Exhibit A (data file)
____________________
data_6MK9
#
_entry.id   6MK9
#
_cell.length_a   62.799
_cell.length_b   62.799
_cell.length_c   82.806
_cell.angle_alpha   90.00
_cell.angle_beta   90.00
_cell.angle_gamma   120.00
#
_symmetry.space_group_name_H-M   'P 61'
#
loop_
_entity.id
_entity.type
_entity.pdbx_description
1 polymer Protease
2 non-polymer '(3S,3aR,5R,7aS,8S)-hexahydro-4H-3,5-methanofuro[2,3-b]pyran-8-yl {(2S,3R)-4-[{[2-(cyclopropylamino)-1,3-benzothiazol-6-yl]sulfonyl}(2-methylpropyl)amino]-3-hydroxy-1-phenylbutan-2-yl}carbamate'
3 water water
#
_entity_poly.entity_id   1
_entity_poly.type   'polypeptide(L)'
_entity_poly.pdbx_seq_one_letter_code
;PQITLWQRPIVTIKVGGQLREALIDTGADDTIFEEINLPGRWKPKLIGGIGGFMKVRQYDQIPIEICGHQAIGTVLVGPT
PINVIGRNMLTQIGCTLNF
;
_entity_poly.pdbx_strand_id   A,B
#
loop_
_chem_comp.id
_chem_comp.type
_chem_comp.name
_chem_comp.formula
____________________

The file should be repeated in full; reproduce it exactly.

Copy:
data_6MK9
#
_entry.id   6MK9
#
_cell.length_a   62.799
_cell.length_b   62.799
_cell.length_c   82.806
_cell.angle_alpha   90.00
_cell.angle_beta   90.00
_cell.angle_gamma   120.00
#
_symmetry.space_group_name_H-M   'P 61'
#
loop_
_entity.id
_entity.type
_entity.pdbx_description
1 polymer Protease
2 non-polymer '(3S,3aR,5R,7aS,8S)-hexahydro-4H-3,5-methanofuro[2,3-b]pyran-8-yl {(2S,3R)-4-[{[2-(cyclopropylamino)-1,3-benzothiazol-6-yl]sulfonyl}(2-methylpropyl)amino]-3-hydroxy-1-phenylbutan-2-yl}carbamate'
3 water water
#
_entity_poly.entity_id   1
_entity_poly.type   'polypeptide(L)'
_entity_poly.pdbx_seq_one_letter_code
;PQITLWQRPIVTIKVGGQLREALIDTGADDTIFEEINLPGRWKPKLIGGIGGFMKVRQYDQIPIEICGHQAIGTVLVGPT
PINVIGRNMLTQIGCTLNF
;
_entity_poly.pdbx_strand_id   A,B
#
loop_
_chem_comp.id
_chem_comp.type
_chem_comp.name
_chem_comp.formula